I’m not a huge fan of covering gardens in concrete or other aggregates but there are times when they really do have their place.
Recently I was called in by a couple, who had just moved to the area and were looking to get their previously neglected garden, up to scratch.
The biggest issue they had was that there was pretty much nothing growing in the whole garden, save a few bulb flowers and a whole tonne of weeds. Worse still, the area directly in front of their patio was uneven, overgrown and just trying to step onto the lawn was a precarious business.
The 2nd issue they had was budget. Funds were limited and they didn’t want to spend all of their budget on just sorting out one area, when they had plants to buy, a lawn that needed tending to and a whole border area toward the back of the garden, that was completely empty
If you take a look at the image below, it will give you some idea about the problem area in front of the patio.
The ground was pretty rough, full of stones and other debris and had of course become populated by weeds and other unwanted growth. The couple has also indicated that they wanted somewhere to put their ever increasing number of potted plants, that were now dominating most of the patio area, not giving them much room to sit.
My plan was to dig out the area to make it as even as possible (not easy as there was an old, unused pipe running through a section of it), cover with landscaping fabric and then add the gravel to create an area for their pots and planters.
Gravel has as many disadvantages as it has advantages but for certain jobs it works:
Gravel might not always be the best thing to use (on it’s own), if people are constantly walking over it as it can take a while to settle. However if the plant pots are in the main, mostly going to remain static, this won’t be an issue.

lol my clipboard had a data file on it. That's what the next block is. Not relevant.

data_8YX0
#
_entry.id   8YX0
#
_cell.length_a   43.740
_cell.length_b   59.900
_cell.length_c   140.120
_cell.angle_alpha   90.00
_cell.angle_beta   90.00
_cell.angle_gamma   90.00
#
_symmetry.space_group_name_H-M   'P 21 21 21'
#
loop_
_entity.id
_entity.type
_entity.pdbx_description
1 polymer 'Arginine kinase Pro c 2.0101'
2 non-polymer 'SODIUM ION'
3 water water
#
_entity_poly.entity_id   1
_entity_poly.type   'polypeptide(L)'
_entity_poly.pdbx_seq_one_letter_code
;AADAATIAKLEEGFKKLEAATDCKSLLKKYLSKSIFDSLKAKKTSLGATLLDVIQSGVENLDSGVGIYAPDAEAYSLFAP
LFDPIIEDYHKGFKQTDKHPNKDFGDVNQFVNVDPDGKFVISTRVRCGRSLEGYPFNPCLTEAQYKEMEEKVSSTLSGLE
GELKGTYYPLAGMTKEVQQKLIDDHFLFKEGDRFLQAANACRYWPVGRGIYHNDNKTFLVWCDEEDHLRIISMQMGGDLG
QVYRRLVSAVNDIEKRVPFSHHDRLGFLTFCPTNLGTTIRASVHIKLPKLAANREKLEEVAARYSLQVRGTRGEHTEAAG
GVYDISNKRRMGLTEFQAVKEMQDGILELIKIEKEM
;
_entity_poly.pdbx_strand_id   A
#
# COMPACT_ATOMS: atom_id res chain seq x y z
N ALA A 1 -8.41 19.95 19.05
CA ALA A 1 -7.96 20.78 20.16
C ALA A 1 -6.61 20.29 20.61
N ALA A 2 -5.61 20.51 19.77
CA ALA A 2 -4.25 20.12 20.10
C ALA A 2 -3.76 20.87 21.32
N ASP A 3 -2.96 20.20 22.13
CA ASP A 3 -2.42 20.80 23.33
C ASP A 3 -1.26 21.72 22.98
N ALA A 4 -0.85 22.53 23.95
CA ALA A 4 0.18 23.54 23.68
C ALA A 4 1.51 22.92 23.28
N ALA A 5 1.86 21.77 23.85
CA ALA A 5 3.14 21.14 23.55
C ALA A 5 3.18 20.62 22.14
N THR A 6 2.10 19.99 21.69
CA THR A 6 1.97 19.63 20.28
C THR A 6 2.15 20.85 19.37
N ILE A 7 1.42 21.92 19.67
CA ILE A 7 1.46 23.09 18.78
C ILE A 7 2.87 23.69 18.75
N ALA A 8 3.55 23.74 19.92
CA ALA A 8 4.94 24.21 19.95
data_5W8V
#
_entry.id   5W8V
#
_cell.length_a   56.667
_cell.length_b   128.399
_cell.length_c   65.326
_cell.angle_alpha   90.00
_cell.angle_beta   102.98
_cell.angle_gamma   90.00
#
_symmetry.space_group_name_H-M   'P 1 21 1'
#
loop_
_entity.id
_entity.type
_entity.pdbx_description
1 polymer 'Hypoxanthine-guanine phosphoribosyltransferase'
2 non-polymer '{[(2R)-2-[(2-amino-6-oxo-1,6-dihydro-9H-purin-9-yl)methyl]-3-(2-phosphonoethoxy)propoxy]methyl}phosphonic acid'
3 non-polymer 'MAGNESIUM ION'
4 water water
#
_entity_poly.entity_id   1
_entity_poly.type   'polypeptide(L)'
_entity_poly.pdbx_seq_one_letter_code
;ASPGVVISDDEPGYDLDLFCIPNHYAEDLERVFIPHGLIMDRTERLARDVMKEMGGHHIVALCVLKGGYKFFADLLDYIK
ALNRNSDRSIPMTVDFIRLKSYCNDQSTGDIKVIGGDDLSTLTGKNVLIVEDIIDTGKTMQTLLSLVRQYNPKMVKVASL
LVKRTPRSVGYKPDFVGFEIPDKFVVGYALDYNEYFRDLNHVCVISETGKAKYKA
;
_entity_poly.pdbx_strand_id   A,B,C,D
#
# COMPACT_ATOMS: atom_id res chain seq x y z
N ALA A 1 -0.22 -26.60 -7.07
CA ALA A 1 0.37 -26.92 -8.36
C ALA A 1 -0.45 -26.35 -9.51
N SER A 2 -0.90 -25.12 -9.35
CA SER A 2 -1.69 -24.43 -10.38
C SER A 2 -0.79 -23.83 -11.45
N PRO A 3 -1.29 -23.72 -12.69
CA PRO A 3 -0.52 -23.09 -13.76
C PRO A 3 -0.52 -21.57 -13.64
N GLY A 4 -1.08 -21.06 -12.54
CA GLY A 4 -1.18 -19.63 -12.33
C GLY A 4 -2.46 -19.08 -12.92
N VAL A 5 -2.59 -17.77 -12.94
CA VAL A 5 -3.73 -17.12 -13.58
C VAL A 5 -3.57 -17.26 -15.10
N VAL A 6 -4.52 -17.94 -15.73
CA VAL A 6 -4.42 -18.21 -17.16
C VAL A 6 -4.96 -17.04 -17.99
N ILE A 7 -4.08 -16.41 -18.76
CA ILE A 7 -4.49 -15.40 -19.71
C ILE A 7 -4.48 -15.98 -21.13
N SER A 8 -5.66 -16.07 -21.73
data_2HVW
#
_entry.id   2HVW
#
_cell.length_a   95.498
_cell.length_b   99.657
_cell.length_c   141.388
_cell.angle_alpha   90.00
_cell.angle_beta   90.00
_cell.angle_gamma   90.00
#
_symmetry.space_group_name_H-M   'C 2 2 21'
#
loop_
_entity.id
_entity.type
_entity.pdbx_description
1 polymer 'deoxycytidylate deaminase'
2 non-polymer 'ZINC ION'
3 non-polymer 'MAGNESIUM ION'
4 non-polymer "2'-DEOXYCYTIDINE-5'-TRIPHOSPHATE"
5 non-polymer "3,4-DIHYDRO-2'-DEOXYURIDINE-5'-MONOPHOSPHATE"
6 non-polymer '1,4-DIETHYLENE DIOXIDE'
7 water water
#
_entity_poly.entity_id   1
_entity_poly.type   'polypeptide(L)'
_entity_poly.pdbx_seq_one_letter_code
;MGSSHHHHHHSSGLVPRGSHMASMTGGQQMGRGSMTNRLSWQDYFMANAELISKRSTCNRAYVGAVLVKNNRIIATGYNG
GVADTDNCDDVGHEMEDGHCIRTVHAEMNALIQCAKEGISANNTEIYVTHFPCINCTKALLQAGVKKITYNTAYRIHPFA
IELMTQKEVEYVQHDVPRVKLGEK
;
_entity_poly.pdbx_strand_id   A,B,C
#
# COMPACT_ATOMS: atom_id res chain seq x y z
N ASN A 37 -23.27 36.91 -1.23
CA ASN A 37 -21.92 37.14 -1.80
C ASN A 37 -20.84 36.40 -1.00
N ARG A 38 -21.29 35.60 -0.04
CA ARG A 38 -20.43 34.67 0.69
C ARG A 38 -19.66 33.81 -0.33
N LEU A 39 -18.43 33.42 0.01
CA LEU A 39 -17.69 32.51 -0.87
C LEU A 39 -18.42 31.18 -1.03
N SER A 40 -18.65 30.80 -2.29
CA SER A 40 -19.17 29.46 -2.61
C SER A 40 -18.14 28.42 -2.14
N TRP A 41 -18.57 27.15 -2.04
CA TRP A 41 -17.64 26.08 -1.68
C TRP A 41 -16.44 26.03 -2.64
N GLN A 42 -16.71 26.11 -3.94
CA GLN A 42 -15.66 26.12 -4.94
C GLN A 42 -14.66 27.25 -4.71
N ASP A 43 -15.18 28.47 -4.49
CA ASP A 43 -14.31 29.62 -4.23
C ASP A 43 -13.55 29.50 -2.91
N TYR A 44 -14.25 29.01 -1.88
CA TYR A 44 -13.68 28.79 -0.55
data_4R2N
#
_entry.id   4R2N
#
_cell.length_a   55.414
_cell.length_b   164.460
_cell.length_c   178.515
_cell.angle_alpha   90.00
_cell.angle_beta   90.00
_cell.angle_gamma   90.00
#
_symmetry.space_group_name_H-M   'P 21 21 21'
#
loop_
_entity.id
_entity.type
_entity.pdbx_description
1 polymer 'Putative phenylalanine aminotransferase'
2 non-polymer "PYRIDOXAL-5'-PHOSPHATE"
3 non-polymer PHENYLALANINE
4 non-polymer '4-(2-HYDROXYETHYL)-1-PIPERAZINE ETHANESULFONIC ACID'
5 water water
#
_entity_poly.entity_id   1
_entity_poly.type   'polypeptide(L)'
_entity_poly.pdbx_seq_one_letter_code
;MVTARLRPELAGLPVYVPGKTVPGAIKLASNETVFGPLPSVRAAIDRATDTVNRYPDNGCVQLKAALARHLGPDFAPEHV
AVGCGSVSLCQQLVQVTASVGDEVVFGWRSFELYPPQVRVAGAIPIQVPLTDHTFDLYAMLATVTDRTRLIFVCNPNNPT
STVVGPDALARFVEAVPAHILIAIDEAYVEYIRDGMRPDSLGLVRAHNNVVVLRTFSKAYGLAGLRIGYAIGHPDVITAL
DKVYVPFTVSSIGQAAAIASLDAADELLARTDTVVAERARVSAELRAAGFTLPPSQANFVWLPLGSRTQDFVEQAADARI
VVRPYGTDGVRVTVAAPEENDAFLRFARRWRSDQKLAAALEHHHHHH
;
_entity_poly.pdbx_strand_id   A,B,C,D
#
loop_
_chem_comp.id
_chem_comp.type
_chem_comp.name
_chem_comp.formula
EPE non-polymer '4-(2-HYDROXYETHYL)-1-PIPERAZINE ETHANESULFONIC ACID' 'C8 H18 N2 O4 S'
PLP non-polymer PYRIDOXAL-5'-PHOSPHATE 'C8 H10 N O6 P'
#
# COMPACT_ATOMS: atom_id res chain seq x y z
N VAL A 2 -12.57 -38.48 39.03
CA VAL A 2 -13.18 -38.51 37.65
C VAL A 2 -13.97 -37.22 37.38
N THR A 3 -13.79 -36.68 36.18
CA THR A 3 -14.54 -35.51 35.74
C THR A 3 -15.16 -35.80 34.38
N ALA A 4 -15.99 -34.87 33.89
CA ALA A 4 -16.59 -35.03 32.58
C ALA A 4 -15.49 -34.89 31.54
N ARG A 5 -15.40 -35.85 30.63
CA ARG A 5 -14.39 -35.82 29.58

Gravel also drains quite well and although on some pathways, it can be annoying because it shifts about all the time and finds it way into every nook and cranny, when working on a surface which cannot be made completely even because of certain obstacles, gravel can actually work to your advantage.
Gravel can be a pain if you put either too much or too little of it down, especially in areas that are going to be walked over. But with a gravel border, that is not going to receive too much traffic, you can afford to put down that little bit more because it’s less likely to shift about. You can use the extra gravel, to even off the whole surface area.
On this particular project, some of the gravel is around 3cm deep and in others it’s up to 5cm. The 3cm area is generally where the big pipe runs through but from the surface, it can’t be noticed. If this was a pathway, I’d never advocate such a thing but for a border, which is purely acting as a blank “backdrop” and area for putting plants, it really was the simplest and most cost effective solution.
The clients were very happy with the job, they even went out and bought some LED lights to put around the edge when I’d finished and were buzzing about what plants they were going to put down first.
Also, now that they have the gravel border edged off, there is a clear line now between the border and the lawn, which will help when we come to tackle that.
Gravel only costs around £2.50 a bag for the 10mm natural product and if you buy in bulk, you can get it even cheaper. It’s a natural product, so it doesn’t cause any offence and if you’re going to place pots over it, you’ll notice it less and less.
If you need to create some tidy lines, for very little money, gravel might work for you. You still need to try to get the ground below as level as possible but if this just can’t be done for any reason, gravel can be quite forgiving.
I wouldn’t use it for every job but for this situation, it absolutely worked.